Condensed HDAC Schedule Superior to Standard Schedule in AML
Consolidation therapy with a condensed schedule of high-dose cytarabine is superior to a standard schedule.
SAN DIEGO – Among patients with acute myeloid leukemia (AML), consolidation therapy with a condensed schedule of high-dose cytarabine (HDAC) is superior to a standard schedule with respect to hematologic recovery, infection rate, and length of hospitalization, according to a study presented at the American Society of Hematology (ASH) 58th Annual Meeting and Exposition.1
"Repetitive cycles of higher doses of cytarabine 0.5 to 3 g/m2 administered over 3 to 6 days have been widely used for conventional intensive consolidation therapy of acute myeloid leukemia," said principal investigator Sonia Jaramillo, MD, a physician at University Hospital Ulm, Germany. “There remain open questions regarding the most appropriate schedule, dose, and number of cycles.”
The researchers compared a compressed schedule of high-dose cytarabine on days 1, 2, and 3 with standard HDAC given on days 1, 3, and 5, and evaluated the prophylactic use of pegfilgrastim after chemotherapy among patients in first complete remission receiving repetitive consolidation cycles for AML.
The investigators included 568 patients who were randomly assigned up-front 1:10 between the standard German intergroup-arm the AMLSG 07-04 study (Clinical Trials.gov Identifier: NCT00151242). Patients in AMLSG 07-04 received induction therapy consisting of 2 cycles of idarubicin, cytarabine, and etoposide with or without all-trans retinoic acid (ATRA).
For consolidation therapy, patients with high-risk AML were assigned to receive allogeneic hematopoietic cell transplantation. All other patients were assigned to 3 cycles of cytarabine 3g/m² twice daily on days 1, 3, 5 and pegfilgrastim on day 10 (HDAC-135) and or a condensed schedule with cytarabine 3g/m² twice daily on days 1,2,3 and pegfilgrastim on day 8 (HDAC-123). Patients randomly assigned into the German AML intergroup arm were treated with cytarabine 3g/m² twice daily on days 1, 3, 5 (HDAC-135) without prophylactic growth-factor support.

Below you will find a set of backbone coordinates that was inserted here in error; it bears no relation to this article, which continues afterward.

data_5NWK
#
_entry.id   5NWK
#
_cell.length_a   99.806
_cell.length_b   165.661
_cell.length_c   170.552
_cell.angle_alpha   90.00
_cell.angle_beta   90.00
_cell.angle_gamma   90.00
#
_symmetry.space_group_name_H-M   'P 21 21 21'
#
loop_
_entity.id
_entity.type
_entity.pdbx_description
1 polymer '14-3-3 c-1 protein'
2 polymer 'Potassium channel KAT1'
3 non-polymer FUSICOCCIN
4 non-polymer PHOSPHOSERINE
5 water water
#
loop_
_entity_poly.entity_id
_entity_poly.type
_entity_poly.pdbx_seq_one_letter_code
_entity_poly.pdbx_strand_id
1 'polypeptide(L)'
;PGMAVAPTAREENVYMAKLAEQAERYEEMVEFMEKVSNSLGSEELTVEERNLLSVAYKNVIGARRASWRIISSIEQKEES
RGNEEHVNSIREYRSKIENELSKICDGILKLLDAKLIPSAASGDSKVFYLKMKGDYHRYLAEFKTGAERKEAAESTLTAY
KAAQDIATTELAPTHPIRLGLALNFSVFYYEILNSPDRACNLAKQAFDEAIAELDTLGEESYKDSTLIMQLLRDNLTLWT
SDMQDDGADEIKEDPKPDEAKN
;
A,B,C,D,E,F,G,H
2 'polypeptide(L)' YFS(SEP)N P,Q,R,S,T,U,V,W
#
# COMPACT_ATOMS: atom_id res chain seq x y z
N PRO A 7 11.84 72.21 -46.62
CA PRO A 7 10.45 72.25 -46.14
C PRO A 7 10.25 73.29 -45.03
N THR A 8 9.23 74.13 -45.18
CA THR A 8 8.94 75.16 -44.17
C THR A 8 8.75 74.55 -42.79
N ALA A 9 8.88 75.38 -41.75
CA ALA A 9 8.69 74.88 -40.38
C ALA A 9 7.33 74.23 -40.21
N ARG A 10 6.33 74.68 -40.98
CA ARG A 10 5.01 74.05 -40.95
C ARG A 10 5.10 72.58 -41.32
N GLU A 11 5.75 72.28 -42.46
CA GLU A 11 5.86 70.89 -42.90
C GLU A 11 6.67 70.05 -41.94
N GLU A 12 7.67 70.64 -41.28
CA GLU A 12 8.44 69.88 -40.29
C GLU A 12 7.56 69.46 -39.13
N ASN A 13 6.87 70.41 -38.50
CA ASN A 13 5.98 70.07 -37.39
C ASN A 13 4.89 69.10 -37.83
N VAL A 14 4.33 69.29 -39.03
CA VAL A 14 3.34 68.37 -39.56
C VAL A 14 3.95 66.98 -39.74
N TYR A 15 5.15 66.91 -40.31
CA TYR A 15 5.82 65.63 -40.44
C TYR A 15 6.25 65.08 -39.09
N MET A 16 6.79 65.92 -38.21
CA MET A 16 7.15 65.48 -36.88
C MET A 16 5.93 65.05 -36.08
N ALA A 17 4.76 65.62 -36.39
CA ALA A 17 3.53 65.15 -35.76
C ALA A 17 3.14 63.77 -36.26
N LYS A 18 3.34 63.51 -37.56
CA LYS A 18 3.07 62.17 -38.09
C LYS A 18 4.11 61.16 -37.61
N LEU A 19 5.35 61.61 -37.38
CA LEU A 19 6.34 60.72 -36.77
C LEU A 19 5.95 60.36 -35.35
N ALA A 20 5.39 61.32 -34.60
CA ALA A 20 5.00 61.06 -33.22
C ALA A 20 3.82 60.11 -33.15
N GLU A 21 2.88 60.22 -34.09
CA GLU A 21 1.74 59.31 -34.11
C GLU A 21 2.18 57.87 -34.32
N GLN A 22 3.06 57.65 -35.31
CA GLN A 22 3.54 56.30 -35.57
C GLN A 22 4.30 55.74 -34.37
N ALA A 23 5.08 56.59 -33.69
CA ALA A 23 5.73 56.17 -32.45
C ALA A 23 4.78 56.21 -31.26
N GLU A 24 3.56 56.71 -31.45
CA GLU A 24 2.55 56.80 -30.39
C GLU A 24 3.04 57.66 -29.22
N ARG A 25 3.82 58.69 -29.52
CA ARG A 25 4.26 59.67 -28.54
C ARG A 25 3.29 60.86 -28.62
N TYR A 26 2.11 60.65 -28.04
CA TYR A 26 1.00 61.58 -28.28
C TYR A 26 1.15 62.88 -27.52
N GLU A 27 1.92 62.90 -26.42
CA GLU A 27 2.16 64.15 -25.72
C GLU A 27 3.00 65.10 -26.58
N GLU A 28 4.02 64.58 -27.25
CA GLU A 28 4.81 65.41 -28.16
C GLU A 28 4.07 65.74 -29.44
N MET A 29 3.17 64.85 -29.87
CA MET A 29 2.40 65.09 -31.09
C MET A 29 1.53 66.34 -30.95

Time from start to chemotherapy until hematologic recovery with leukocytes greater than 1.0 g/L and neutrophils greater than 0.5 g/L was significantly (P < .0001 for both) shorter among patients receiving HDAC-123 compared with those given HDAC-135.
Time from chemotherapy initiation until hematologic recovery was further reduced by 2 days (P < .0001) with the addition of pegfilgrastim.
Rates of infection (P < .0001), length of hospitalization, and platelet transfusions were significantly reduced in patients receiving HDAC-123 vs HDAC-135, and rates of infections was significantly lower with added pegfilgrastim (P = .002).
“In this prospective study, we found that high-dose cytarabine administered on days 1, 2, and 3 compared with high-dose cytarabine given on days 1, 3, and 5 resulted in shorter white blood cell and neutrophil recovery, fewer platelet transfusions, lower infection rate, and fewer days in hospital,” said Dr Jaramillo.
“Pegfilgrastim growth factor support resulted in shorter white blood cell and neutrophil count recovery, lower infection rate, and fewer days in hospital,” Dr Jaramillo added.
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There were no significant differences in relapse-free survival (P = .48) or overall survival (P = .90) between the 2 groups.
“When using higher doses of cytarabine for consolidation therapy in younger adult patients with AML, administration of cytarabine on days 1, 2, and 3 every 12 hours appears to be the preferred treatment schedule, resulting in faster hematologic recovery, lower infection rate, and fewer days in the hospital,” concluded Dr Jaramillo. “Administration of pegfilgrastim may further reduce the rate of infections and duration of hospitalization.”
- Jaramillo S, Benner A, Krauter J, et al. Condensed versus standard schedule of high-dose cytarabine consolidation therapy with pegfilgrastim growth factor support in acute myeloid leukemia. Paper presented at: American Society of Hematology (ASH) 58th Annual Meeting and Exposition; December 3-6, 2016; San Diego, CA.